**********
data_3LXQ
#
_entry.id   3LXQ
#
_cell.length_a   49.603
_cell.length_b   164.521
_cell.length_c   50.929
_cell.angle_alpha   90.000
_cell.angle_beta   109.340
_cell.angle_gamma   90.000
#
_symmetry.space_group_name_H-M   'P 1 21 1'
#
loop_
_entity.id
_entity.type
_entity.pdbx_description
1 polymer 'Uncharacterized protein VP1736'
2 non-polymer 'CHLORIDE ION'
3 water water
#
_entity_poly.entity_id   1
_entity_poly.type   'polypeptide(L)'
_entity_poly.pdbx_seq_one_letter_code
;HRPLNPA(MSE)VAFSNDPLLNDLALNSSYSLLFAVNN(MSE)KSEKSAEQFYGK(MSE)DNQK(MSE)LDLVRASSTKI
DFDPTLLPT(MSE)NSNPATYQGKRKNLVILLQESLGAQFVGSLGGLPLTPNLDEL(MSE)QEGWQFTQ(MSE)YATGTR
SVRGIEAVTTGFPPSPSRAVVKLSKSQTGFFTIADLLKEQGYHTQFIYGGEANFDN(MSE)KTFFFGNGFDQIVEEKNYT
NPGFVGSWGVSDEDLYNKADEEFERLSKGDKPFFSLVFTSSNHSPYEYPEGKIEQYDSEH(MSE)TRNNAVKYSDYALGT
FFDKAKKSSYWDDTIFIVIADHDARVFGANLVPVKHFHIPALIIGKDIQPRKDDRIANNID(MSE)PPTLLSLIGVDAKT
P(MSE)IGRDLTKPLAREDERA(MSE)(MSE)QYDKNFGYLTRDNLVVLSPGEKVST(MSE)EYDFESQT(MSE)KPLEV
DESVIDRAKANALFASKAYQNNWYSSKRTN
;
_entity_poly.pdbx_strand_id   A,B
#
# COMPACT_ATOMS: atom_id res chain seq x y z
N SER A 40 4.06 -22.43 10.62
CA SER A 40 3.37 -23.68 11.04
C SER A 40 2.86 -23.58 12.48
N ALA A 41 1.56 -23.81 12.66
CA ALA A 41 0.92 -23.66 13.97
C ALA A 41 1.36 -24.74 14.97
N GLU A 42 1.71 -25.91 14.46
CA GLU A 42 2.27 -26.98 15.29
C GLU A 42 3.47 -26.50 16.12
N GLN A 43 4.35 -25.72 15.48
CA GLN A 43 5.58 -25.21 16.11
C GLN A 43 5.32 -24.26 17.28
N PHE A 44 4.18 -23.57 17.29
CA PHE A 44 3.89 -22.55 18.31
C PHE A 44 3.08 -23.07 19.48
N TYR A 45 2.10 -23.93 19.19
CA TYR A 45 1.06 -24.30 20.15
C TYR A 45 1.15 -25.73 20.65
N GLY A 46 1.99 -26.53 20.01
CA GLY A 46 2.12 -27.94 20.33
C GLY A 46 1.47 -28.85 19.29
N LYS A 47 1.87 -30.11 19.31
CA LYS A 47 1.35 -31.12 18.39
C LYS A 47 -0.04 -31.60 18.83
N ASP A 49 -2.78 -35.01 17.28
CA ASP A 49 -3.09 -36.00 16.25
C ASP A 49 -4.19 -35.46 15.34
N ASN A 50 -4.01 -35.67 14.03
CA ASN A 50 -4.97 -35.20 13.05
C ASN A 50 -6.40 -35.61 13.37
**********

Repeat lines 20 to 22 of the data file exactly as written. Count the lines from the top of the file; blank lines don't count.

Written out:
3 water water
#
_entity_poly.entity_id   1